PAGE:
“Good artistic work should upend our expectations, leave us thrilled or provoked or upset. That’s the way we forward our society.” — Aaron Henne

Jaffe-Berg said “hell prepared” is also about “how moments of cultural crisis necessitate communities to rethink their own identity and existence,” referring to Zacuto’s struggles after the period of Shabbetai Zevi, the false messiah. 

“This was a personal as well as a community crisis for Zacuto and others within the Jewish community,” she added. “In our own 21st-century American context with radical shifts in the results of recent elections, we are also facing questions about leadership and the process by which we elect our leaders. In that sense, the questions Zacuto asked himself may be resonant for us today.” 

A longtime theater artist, playwright and director, Henne has “experienced a variety of ensemble development practices,” he said, explaining theatre dybbuk’s collaborative process. Actors, choreographers, a musician/composer and a scholar when available meet regularly. Eventually, the script is “formed in the fire of those conversations,” he said.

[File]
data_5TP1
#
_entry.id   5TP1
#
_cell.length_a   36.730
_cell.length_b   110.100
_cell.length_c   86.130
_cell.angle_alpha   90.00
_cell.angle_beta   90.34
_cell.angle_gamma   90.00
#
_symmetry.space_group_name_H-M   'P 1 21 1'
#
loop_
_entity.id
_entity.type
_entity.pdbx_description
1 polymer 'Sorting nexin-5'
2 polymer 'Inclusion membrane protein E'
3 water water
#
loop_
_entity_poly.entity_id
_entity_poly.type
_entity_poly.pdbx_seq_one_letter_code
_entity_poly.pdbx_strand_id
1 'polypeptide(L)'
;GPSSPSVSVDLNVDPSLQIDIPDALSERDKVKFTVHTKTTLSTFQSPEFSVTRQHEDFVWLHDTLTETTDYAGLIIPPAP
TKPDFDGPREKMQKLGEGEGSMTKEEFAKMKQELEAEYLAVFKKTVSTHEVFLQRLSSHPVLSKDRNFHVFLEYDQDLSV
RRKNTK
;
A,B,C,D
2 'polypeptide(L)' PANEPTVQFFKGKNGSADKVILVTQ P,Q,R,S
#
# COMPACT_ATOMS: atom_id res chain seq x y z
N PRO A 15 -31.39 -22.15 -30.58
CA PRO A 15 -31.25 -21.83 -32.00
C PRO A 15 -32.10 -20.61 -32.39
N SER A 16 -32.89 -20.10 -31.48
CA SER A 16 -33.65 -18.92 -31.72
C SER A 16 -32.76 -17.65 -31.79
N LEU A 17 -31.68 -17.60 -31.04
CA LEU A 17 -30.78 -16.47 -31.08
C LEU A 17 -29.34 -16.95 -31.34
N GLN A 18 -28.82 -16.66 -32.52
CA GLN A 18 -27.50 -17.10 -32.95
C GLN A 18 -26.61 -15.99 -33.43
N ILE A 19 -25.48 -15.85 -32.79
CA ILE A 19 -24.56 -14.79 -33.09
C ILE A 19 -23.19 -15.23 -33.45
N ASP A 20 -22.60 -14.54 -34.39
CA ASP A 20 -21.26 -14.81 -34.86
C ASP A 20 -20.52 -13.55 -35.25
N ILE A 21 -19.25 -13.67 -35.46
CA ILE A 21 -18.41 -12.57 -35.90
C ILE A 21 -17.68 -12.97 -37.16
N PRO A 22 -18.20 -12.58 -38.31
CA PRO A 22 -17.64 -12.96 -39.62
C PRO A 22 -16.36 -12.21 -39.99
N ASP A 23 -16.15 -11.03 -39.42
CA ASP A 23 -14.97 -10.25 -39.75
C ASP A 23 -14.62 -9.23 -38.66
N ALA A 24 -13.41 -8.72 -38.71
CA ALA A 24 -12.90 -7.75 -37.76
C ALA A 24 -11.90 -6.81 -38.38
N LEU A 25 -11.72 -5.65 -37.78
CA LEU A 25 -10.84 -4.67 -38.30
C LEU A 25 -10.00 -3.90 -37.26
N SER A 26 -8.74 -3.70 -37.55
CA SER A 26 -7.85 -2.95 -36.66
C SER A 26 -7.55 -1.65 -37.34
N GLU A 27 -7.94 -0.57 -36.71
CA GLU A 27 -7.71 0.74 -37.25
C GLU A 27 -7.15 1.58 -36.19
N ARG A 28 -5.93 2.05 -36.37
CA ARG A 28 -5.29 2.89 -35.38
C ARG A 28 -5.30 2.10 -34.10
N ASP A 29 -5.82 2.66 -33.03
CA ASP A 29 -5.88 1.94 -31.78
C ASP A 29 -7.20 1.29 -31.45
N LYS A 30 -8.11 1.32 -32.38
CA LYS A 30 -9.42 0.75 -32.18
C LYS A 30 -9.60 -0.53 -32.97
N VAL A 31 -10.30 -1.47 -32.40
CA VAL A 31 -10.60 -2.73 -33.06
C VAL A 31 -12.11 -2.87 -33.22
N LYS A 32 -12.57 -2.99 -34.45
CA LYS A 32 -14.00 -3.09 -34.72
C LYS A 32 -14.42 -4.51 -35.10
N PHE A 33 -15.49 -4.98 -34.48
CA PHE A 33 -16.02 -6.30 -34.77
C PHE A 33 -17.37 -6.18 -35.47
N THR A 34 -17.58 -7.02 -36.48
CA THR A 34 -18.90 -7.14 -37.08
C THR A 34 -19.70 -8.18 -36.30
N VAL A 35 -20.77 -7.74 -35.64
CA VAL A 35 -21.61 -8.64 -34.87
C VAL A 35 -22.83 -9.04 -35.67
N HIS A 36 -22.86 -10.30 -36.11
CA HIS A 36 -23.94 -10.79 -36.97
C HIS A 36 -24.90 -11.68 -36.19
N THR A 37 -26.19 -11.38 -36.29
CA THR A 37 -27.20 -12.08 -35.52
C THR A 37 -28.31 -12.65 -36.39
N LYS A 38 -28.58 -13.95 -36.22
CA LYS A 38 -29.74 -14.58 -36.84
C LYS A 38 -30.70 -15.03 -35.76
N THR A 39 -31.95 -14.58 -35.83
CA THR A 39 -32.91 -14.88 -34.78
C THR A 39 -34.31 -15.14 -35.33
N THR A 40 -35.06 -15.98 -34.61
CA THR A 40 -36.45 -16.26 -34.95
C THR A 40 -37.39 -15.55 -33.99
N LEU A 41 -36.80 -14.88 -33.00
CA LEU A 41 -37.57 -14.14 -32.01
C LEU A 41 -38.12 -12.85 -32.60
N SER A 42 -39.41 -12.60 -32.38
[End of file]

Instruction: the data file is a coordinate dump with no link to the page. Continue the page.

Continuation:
Jaffe-Berg actively participated in theatre dybbuk’s “hell prepared” meetings, “providing research, background information and input on the evolving text.”

Julie Lockhart, theatre dybbuk’s marketing and communications director, who is also a performer with the theater company, said, “I really appreciate the long process we have for developing our scripts and in the case of ‘hell prepared,’ the time we took getting up on our feet and playing in different forms [of physical theater, dance, shadow puppetry and performance] with the themes we’re exploring in the show.”

Henne said “hell prepared” is “probably more character-driven and classically plot-trackable” than some of theatre dybbuk’s previous work. Still, the style may be different for those who expect theater experiences to be either extremely realistic — a clear plot with relatable characters — or entirely abstract, where dance and visual art live, Henne said. “Our work lives in that space between, where we have some semblance of the things we recognize but are doing what music or dance does.”

Brad Culver, Tiffany Sweat; Photo by Taso Papadakis

A New Jersey native, Henne has seven generations of Ukrainian rabbis on his father’s side and briefly considered becoming a rabbi before disengaging Jewishly for most of his 20s. But in his 30s, art brought him back. His work with theatre dybbuk is an artistic rabbinic pulpit of sorts, forged in the 21st century.